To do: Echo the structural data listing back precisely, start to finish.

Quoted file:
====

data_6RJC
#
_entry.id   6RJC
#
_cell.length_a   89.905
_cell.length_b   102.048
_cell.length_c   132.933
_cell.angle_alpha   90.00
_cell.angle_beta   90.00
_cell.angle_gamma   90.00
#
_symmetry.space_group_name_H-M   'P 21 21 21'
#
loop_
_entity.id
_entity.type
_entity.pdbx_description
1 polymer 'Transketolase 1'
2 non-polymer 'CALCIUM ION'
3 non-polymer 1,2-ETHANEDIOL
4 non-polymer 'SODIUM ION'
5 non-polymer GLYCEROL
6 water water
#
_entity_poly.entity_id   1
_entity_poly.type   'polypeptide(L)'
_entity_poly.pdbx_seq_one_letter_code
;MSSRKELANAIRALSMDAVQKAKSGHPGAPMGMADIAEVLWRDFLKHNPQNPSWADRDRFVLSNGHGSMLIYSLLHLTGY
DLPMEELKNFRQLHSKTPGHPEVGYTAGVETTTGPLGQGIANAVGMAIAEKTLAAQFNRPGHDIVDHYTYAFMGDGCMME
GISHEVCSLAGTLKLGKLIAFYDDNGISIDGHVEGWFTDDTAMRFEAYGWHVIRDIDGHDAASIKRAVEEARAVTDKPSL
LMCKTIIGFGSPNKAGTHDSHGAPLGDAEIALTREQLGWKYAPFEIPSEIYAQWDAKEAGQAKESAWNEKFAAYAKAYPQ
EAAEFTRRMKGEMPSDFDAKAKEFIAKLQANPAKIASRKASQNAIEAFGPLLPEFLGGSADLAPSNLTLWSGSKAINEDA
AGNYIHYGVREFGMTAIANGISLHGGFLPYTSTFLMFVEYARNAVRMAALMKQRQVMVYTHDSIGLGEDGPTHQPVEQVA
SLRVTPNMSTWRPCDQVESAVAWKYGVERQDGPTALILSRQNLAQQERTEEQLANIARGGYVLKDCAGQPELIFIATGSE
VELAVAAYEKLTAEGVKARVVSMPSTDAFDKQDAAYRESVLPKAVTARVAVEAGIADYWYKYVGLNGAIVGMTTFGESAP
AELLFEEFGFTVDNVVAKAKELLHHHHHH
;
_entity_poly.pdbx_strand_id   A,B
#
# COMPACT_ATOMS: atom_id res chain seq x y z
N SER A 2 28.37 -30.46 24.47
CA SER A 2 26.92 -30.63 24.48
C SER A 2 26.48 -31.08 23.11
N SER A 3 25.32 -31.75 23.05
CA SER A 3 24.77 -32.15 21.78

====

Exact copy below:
data_6RJC
#
_entry.id   6RJC
#
_cell.length_a   89.905
_cell.length_b   102.048
_cell.length_c   132.933
_cell.angle_alpha   90.00
_cell.angle_beta   90.00
_cell.angle_gamma   90.00
#
_symmetry.space_group_name_H-M   'P 21 21 21'
#
loop_
_entity.id
_entity.type
_entity.pdbx_description
1 polymer 'Transketolase 1'
2 non-polymer 'CALCIUM ION'
3 non-polymer 1,2-ETHANEDIOL
4 non-polymer 'SODIUM ION'
5 non-polymer GLYCEROL
6 water water
#
_entity_poly.entity_id   1
_entity_poly.type   'polypeptide(L)'
_entity_poly.pdbx_seq_one_letter_code
;MSSRKELANAIRALSMDAVQKAKSGHPGAPMGMADIAEVLWRDFLKHNPQNPSWADRDRFVLSNGHGSMLIYSLLHLTGY
DLPMEELKNFRQLHSKTPGHPEVGYTAGVETTTGPLGQGIANAVGMAIAEKTLAAQFNRPGHDIVDHYTYAFMGDGCMME
GISHEVCSLAGTLKLGKLIAFYDDNGISIDGHVEGWFTDDTAMRFEAYGWHVIRDIDGHDAASIKRAVEEARAVTDKPSL
LMCKTIIGFGSPNKAGTHDSHGAPLGDAEIALTREQLGWKYAPFEIPSEIYAQWDAKEAGQAKESAWNEKFAAYAKAYPQ
EAAEFTRRMKGEMPSDFDAKAKEFIAKLQANPAKIASRKASQNAIEAFGPLLPEFLGGSADLAPSNLTLWSGSKAINEDA
AGNYIHYGVREFGMTAIANGISLHGGFLPYTSTFLMFVEYARNAVRMAALMKQRQVMVYTHDSIGLGEDGPTHQPVEQVA
SLRVTPNMSTWRPCDQVESAVAWKYGVERQDGPTALILSRQNLAQQERTEEQLANIARGGYVLKDCAGQPELIFIATGSE
VELAVAAYEKLTAEGVKARVVSMPSTDAFDKQDAAYRESVLPKAVTARVAVEAGIADYWYKYVGLNGAIVGMTTFGESAP
AELLFEEFGFTVDNVVAKAKELLHHHHHH
;
_entity_poly.pdbx_strand_id   A,B
#
# COMPACT_ATOMS: atom_id res chain seq x y z
N SER A 2 28.37 -30.46 24.47
CA SER A 2 26.92 -30.63 24.48
C SER A 2 26.48 -31.08 23.11
N SER A 3 25.32 -31.75 23.05
CA SER A 3 24.77 -32.15 21.78